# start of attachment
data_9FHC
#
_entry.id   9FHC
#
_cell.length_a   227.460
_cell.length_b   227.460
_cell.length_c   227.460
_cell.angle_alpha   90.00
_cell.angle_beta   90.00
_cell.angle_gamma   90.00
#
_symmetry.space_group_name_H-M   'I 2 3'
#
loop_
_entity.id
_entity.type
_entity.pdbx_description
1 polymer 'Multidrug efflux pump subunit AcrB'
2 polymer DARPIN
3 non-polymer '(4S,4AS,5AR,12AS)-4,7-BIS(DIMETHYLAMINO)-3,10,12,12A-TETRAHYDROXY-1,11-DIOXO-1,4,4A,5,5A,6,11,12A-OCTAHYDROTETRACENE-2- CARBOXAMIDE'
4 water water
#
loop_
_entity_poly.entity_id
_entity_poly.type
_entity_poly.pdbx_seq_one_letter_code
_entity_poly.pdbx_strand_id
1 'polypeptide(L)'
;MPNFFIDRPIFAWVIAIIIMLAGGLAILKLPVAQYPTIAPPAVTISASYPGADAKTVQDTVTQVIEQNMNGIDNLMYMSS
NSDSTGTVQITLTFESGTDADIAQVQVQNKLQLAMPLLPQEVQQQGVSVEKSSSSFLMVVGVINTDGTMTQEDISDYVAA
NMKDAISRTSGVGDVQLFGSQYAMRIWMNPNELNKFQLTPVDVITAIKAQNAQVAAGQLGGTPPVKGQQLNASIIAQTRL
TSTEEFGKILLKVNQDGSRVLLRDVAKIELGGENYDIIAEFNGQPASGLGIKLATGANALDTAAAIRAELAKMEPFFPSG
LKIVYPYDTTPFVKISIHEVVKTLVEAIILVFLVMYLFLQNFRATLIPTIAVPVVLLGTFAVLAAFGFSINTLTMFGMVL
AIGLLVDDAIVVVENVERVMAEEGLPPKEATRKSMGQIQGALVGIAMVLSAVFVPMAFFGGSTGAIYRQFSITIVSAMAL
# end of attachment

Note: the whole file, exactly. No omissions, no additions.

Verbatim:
data_9FHC
#
_entry.id   9FHC
#
_cell.length_a   227.460
_cell.length_b   227.460
_cell.length_c   227.460
_cell.angle_alpha   90.00
_cell.angle_beta   90.00
_cell.angle_gamma   90.00
#
_symmetry.space_group_name_H-M   'I 2 3'
#
loop_
_entity.id
_entity.type
_entity.pdbx_description
1 polymer 'Multidrug efflux pump subunit AcrB'
2 polymer DARPIN
3 non-polymer '(4S,4AS,5AR,12AS)-4,7-BIS(DIMETHYLAMINO)-3,10,12,12A-TETRAHYDROXY-1,11-DIOXO-1,4,4A,5,5A,6,11,12A-OCTAHYDROTETRACENE-2- CARBOXAMIDE'
4 water water
#
loop_
_entity_poly.entity_id
_entity_poly.type
_entity_poly.pdbx_seq_one_letter_code
_entity_poly.pdbx_strand_id
1 'polypeptide(L)'
;MPNFFIDRPIFAWVIAIIIMLAGGLAILKLPVAQYPTIAPPAVTISASYPGADAKTVQDTVTQVIEQNMNGIDNLMYMSS
NSDSTGTVQITLTFESGTDADIAQVQVQNKLQLAMPLLPQEVQQQGVSVEKSSSSFLMVVGVINTDGTMTQEDISDYVAA
NMKDAISRTSGVGDVQLFGSQYAMRIWMNPNELNKFQLTPVDVITAIKAQNAQVAAGQLGGTPPVKGQQLNASIIAQTRL
TSTEEFGKILLKVNQDGSRVLLRDVAKIELGGENYDIIAEFNGQPASGLGIKLATGANALDTAAAIRAELAKMEPFFPSG
LKIVYPYDTTPFVKISIHEVVKTLVEAIILVFLVMYLFLQNFRATLIPTIAVPVVLLGTFAVLAAFGFSINTLTMFGMVL
AIGLLVDDAIVVVENVERVMAEEGLPPKEATRKSMGQIQGALVGIAMVLSAVFVPMAFFGGSTGAIYRQFSITIVSAMAL